Don't smash the bottle tax

Economy, Business and FinanceConsumer Goods IndustriesBeverage IndustryFinanceFood IndustryConsumersBelinda Conaway

Perhaps it comes from an excess of caffeine and corn syrup, but the beverage industry and its retail allies always seem to be fired up about one thing or another. The latest example is their crusade to repeal Baltimore's controversial bottle tax that was approved just last year and was instrumental in helping the city avoid a huge budget shortfall.

Under legislation sponsored by Councilwoman Belinda K. Conaway, the 2-cent tax on beverage containers approved in 2010 would sunset in 2012 instead of 2013. That might seem like a minor difference, but it would mean the city would lose approximately $5 million in tax revenue. That's the kind of money that could keep much-desired summer jobs programs or recreation centers open or neighborhood pools in business for another summer.

The beverage industry has been quietly pressing council candidates to commit to the ordinance prior to the Sept. 13 primary election. Its argument? That the higher cost of soft drinks is driving consumers away from city grocers and other vendors and into the suburbs.

Really? Considering that the tax is applied on the wholesale level, it's unlikely a lot of consumers are even aware of it. Except, of course, for all those radio ads the beverage industry paid for last year, when the council was initially considering a 4-cent container tax. They made it sound like the city was about to force its citizens to swallow financial ruin instead of Mountain Dew.

Something about soft drinks just seems to bring out the hyperbole in people — like the supermarket chain that insists its sales have been driven down by the tax, even though the stores allegedly don't pass along the added cost to consumers. Then there was the decision by Pepsi to halt its manufacturing operations in the city last January, in a move blamed on the container tax (even though the tax is still applied whether soft drinks are produced in the city or merely distributed here).

In other words, closing manufacturing didn't save Pepsi a dime. Just like customers at a grocery store that swallows the tax aren't paying a cent more for their soft drinks. So what gives?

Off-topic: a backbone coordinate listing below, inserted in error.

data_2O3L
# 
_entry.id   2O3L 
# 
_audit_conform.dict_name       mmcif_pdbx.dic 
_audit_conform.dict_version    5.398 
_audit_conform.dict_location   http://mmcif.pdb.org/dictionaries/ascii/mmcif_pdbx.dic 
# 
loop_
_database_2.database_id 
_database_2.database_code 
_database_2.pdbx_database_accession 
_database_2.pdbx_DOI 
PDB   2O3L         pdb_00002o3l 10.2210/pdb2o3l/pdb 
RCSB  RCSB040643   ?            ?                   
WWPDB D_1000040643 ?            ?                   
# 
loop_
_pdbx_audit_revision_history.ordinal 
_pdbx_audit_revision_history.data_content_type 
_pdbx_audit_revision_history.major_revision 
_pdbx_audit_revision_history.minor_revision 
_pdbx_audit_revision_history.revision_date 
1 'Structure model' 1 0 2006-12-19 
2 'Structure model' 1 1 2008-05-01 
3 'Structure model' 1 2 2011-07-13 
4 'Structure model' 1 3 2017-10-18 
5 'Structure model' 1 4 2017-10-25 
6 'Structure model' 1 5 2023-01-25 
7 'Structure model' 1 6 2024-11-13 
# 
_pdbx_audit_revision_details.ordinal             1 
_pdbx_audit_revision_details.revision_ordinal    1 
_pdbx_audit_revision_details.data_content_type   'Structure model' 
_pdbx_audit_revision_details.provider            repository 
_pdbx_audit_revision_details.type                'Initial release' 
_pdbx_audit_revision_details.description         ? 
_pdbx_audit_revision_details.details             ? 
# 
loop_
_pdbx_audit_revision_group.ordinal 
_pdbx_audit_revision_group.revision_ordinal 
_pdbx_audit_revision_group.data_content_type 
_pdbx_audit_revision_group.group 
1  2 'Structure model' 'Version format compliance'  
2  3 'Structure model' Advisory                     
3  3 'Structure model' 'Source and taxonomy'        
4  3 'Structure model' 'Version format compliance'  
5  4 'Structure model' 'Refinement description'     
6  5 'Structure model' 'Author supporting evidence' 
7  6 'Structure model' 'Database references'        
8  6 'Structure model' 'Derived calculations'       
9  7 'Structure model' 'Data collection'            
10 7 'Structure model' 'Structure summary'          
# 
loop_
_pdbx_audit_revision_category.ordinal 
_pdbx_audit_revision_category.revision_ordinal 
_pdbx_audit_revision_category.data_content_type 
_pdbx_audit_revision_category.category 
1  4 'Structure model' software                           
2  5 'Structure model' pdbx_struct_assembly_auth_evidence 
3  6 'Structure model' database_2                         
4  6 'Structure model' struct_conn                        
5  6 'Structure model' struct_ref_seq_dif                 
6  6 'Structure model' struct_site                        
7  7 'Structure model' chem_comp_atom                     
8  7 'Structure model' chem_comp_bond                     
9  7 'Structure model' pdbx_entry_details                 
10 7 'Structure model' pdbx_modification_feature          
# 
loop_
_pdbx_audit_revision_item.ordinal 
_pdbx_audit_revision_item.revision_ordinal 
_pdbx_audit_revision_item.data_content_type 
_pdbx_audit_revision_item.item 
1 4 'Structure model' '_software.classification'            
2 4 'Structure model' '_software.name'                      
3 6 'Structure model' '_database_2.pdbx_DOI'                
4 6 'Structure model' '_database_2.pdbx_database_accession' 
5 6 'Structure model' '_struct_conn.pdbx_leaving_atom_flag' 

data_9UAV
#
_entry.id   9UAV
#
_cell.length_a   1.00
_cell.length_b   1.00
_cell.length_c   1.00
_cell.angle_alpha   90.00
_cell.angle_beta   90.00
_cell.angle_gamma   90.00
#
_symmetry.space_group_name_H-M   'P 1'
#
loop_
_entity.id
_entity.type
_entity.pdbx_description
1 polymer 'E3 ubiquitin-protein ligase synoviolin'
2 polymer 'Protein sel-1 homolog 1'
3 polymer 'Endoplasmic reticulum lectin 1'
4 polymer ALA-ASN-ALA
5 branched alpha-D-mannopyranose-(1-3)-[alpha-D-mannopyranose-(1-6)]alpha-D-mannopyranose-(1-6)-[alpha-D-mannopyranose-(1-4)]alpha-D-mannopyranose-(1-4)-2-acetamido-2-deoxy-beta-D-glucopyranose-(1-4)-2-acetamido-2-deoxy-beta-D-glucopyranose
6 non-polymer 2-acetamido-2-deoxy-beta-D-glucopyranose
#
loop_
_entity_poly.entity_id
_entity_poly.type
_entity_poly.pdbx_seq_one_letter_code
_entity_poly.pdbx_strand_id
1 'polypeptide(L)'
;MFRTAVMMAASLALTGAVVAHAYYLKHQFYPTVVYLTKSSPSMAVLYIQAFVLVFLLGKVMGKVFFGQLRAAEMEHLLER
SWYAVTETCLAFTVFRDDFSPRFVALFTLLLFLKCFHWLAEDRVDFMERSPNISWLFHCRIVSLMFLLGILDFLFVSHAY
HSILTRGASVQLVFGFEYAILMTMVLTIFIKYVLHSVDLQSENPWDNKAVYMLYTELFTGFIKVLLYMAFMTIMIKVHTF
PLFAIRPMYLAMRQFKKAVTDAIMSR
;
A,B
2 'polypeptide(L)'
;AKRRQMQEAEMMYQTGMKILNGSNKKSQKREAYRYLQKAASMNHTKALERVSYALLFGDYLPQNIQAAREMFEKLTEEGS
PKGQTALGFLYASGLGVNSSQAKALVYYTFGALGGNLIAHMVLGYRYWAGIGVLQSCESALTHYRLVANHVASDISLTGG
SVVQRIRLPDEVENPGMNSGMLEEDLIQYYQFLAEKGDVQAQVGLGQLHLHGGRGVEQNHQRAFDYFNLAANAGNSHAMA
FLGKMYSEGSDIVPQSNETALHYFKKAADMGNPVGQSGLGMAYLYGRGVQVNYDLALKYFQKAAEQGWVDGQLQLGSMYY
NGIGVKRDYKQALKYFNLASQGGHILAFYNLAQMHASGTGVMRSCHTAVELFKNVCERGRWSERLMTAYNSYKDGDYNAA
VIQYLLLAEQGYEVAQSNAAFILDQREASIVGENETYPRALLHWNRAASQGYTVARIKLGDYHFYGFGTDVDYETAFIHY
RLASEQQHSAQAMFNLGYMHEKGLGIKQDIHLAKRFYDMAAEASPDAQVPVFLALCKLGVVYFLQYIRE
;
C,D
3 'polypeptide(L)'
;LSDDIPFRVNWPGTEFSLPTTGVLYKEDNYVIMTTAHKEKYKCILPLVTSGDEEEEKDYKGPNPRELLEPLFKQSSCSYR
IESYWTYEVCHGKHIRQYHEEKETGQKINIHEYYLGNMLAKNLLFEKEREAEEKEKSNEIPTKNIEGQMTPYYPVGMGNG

Clearly, the beverage industry wants soft-drink taxes off the books, period, and worries that other jurisdictions will follow Baltimore's example. They are particularly worried about potential "fat" taxes applied to high-calorie, zero-nutrition beverages that some have offered as a way to curb childhood obesity and pay for health care.

Admittedly, the beverage container tax is not our favorite way to finance government. It's more costly to the poor than the rich and isn't significant enough as a "sin" tax to reduce litter or change anyone's unhealthful eating habits. But if not this modest 2-cent levy on soft drinks sold in containers smaller than 2-liter bottles, what, exactly, should the city tax — or, conversely, cut from the budget to replace it?

That's a question for next year's budget debate, when the consequences of a $5 million shortfall might be more apparent to all involved. In the abstract, it's easy to advocate for lower taxes on consumers. But when it means laying off police or firefighters, closing recreation centers or reducing some other vital city service, it's a lot more difficult.

Yet, based on recent debates among the city's mayoral candidates, one might think Baltimore's financial outlook was rosy, despite the high unemployment and sluggish economy, and that programs reduced in the recent past are likely to be restored. The truth is that until the economy improves, city government will continue to face hard choices over the next couple of years. Better to keep the container tax on the books until the ramifications of removing it are apparent to the mayor and council.

Copyright © 2014, Los Angeles Times
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